If you are the parent of a child who stutters, the following tips may help:
- Listen attentively to your child. Maintain natural eye contact when he or she speaks.
- Wait for your child to say the word he or she is trying to say. Don't jump in to complete the sentence or thought.
- Set aside time when you can talk to your child without distractions. Mealtimes can provide a good opportunity for conversation.
- Speak slowly, in an unhurried way. If you speak in this way, your child will often do the same, which can help decrease stuttering.
- Take turns talking. Encourage everyone in your family to be a good listener and to take turns talking.
- Strive for calm. Do your best to create a relaxed, calm atmosphere at home in which your child feels comfortable speaking freely.
- Don't focus on your child's stuttering. Try not to draw attention to the stuttering during daily interactions.
- Offer praise rather than criticism. It's better to praise your child for speaking clearly than to draw attention to stuttering. If you do correct your child's speech, do so in a gentle, positive way.
- Accept your child just as he or she is. Support and encouragement can make a big difference.
When it comes to stuttering, many parents are naturally inclined to direct, challenge or chastise their child. But in some cases these actions have the opposite effect because they can add to feelings of insecurity and self-consciousness and can lower self-esteem. Avoid the following:
- Asking your child lots of questions
- Interrupting your child when he or she is speaking
- Reacting in a negative way to stuttering
- Insisting your child repeat stuttered words or telling him or her to start over when stuttering
- Asking your child to speak in front of a group of people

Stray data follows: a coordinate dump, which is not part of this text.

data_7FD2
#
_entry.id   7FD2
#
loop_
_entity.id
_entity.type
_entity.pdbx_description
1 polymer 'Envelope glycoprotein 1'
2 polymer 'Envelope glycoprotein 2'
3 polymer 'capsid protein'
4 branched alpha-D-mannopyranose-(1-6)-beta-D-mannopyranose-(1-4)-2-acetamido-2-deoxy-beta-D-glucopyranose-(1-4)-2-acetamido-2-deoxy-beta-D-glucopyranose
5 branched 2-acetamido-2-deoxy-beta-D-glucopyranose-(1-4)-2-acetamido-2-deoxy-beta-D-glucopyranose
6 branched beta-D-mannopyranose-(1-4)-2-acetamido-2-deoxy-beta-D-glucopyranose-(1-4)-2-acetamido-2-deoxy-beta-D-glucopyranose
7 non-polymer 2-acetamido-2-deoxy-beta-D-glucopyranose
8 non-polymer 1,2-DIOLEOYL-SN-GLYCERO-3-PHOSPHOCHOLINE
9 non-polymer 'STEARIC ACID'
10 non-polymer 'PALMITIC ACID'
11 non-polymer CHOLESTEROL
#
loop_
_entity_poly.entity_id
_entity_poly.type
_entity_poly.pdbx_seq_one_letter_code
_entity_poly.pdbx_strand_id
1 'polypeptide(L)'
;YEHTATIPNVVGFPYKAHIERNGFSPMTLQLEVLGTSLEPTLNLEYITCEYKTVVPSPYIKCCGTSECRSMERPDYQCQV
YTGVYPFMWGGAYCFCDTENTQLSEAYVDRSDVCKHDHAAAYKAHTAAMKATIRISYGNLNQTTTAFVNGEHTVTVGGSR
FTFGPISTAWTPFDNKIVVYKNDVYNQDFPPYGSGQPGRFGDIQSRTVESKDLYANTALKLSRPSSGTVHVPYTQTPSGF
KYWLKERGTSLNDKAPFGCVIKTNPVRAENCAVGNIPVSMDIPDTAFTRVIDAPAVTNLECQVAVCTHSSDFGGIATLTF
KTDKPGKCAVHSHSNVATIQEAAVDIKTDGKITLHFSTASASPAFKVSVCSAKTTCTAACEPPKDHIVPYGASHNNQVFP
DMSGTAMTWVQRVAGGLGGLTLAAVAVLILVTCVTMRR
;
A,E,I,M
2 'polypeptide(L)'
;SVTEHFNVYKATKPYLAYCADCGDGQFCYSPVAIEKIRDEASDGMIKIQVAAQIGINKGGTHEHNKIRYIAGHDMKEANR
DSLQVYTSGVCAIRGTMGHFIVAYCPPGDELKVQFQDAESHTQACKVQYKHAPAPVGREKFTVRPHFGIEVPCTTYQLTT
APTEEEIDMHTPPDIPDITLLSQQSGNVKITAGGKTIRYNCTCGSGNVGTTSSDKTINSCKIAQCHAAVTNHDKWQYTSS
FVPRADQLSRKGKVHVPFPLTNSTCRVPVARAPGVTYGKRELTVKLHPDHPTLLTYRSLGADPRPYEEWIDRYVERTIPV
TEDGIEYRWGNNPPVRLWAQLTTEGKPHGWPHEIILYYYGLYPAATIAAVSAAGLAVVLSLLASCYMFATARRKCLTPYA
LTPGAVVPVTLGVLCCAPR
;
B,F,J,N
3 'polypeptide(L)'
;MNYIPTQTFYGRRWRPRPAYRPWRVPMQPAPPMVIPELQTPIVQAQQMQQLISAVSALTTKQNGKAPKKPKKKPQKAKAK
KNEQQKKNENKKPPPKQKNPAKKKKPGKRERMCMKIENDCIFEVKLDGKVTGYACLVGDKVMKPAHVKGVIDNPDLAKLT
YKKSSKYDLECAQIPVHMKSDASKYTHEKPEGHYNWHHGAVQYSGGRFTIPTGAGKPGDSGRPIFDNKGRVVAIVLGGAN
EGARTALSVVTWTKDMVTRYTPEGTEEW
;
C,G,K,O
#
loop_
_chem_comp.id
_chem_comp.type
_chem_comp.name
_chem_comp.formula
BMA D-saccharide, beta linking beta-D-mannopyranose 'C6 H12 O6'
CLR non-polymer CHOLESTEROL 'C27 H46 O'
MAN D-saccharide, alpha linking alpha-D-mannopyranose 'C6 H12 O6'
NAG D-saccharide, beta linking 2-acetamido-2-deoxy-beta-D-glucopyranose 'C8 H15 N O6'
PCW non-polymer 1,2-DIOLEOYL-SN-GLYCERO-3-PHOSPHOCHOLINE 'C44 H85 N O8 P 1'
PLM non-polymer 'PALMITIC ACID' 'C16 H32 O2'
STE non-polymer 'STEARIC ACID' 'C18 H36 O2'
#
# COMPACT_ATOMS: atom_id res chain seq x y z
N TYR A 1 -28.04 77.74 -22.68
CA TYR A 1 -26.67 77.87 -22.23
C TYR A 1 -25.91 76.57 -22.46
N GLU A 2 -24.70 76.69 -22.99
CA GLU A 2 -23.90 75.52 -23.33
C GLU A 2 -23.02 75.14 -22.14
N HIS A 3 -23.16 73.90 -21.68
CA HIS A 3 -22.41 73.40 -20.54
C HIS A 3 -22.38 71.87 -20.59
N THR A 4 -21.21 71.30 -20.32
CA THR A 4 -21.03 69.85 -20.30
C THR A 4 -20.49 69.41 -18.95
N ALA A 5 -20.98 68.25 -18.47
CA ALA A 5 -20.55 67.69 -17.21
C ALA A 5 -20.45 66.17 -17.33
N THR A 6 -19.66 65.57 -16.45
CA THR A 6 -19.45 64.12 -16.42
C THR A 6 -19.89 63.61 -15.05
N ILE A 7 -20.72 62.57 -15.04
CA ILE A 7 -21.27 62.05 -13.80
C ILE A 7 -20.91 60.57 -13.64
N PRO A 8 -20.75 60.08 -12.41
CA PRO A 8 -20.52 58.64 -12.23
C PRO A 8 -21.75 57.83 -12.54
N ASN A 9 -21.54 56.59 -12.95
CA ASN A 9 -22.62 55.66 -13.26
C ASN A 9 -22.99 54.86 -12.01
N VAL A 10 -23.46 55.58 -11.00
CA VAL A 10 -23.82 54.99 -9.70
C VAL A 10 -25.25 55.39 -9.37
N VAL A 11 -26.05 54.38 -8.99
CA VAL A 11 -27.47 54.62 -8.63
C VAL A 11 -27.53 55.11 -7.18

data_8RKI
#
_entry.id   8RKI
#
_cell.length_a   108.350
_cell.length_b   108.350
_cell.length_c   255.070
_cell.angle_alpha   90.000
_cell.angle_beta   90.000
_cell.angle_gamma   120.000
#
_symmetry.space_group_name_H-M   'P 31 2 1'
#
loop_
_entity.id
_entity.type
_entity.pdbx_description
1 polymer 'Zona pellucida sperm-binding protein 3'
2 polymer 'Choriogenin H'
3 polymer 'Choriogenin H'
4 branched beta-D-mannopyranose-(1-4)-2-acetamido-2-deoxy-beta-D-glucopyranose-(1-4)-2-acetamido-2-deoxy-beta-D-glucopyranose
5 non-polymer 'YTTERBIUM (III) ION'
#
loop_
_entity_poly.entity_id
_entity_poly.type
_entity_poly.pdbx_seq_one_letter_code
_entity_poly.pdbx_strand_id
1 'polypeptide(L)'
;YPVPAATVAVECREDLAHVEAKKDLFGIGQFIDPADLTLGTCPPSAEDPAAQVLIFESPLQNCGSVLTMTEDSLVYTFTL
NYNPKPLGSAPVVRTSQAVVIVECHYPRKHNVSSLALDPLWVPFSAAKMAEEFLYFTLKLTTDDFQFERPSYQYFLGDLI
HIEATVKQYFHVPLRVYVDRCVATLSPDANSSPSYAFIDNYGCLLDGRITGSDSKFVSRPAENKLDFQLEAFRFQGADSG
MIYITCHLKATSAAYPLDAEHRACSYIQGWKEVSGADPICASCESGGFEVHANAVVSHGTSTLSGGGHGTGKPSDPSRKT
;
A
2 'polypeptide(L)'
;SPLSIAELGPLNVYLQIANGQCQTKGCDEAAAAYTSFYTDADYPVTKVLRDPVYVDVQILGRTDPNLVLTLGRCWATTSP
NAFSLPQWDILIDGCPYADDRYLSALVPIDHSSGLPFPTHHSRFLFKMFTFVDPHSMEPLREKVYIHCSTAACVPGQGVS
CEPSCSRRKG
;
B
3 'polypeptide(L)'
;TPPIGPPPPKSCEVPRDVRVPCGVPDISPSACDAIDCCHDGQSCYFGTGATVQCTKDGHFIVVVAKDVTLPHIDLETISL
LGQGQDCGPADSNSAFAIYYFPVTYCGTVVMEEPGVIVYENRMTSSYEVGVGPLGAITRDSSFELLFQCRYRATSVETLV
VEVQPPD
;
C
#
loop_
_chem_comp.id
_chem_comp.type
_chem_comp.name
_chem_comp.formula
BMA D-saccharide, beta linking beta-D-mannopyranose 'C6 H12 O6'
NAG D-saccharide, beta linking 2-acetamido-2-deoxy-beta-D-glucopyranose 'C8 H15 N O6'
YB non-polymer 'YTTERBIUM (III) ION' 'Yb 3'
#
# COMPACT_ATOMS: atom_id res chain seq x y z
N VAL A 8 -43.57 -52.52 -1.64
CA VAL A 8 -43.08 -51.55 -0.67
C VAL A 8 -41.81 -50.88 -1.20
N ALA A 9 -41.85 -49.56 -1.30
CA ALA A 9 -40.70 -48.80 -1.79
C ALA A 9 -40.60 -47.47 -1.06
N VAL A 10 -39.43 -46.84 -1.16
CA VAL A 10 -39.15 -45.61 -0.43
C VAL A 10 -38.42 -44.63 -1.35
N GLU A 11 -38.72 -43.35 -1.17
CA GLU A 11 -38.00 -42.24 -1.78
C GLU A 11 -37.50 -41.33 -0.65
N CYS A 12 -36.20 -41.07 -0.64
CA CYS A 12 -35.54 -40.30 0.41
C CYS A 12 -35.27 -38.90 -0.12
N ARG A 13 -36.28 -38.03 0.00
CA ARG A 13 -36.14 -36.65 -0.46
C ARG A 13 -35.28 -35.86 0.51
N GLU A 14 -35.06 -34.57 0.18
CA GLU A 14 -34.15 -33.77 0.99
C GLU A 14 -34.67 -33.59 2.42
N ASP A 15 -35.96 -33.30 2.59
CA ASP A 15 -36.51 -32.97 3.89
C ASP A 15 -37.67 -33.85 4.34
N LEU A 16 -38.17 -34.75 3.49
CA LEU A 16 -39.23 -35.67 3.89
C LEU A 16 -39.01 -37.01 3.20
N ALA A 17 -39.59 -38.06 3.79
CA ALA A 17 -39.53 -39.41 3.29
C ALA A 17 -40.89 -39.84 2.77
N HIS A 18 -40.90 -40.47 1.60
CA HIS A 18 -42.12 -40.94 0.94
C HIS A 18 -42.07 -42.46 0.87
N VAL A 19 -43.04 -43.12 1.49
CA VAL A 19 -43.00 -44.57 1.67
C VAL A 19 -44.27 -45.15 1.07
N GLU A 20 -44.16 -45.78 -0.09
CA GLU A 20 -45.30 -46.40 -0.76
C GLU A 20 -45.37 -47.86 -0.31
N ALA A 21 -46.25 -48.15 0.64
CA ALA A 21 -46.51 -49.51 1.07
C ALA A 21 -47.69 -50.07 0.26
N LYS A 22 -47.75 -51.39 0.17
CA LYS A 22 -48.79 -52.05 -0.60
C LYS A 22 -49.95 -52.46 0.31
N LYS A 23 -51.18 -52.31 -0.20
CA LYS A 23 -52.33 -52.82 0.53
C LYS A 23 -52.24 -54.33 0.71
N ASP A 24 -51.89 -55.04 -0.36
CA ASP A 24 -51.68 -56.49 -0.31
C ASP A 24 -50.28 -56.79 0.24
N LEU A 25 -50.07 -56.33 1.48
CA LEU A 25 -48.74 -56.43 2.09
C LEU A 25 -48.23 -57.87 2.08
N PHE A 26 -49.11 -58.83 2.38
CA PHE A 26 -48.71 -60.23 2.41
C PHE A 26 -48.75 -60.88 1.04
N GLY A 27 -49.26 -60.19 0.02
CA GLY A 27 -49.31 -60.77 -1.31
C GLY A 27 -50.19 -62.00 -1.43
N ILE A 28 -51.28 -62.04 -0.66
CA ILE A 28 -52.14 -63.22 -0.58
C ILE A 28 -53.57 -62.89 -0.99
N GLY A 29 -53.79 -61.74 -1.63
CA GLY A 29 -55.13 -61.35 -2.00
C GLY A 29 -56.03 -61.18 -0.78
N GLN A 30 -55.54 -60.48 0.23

- Telling your child to think before speaking
- Exposing your child to situations that create a sense of urgency, pressure or a need to rush
- Punishing your child for stuttering
Connecting with other people
It can also be helpful for children, parents and adults who stutter to connect with other people who stutter or who have children that stutter. Several organizations offer support groups. Along with providing encouragement, support group members may offer advice and coping tips you might not have considered. You can reach the Stuttering Foundation at 800-992-9392 and the National Stuttering Association at 800-WESTUTTER (800-937-8888), or on their websites.
Sep. 08, 2011
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- Kliegman RM. Dysfluency (stuttering, stammering). In: Kliegman RM, et al. Nelson Textbook of Pediatrics. 19th ed. Philadelphia, Pa.: Saunders Elsevier; 2011. http://www.mdconsult.com/books/page.do?eid=4-u1.0-B978-1-4377-0755-7..00032-4--sc0015&isbn=978-1-4377-0755-7&uniqId=259689939-3#4-u1.0-B978-1-4377-0755-7..00032-4--sc0015. Accessed June 20, 2011.
- Stuttering. National Institute on Deafness and Other Communication Disorders. http://www.nidcd.nih.gov/health/voice/stutter.htm. Accessed June 21, 2011.
- Facts on stuttering. The Stuttering Foundation. http://www.stutteringhelp.org/Default.aspx?tabid=17. Accessed June 21, 2011.
- Antipova AA, et al. Effects of altered auditory feedback (AAF) on stuttering frequency during monologue speech production. Journal of Fluency Disorders. 2008;33:274.
- Blomgren, MB. Stuttering treatment for adults: An update on contemporary approaches. Seminars in Speech and Language. 2010;31:272.
- 7 tips for talking with your child. The Stuttering Foundation. http://www.stutteringhelp.org/Default.aspx?tabid=632. Accessed June 21, 2011.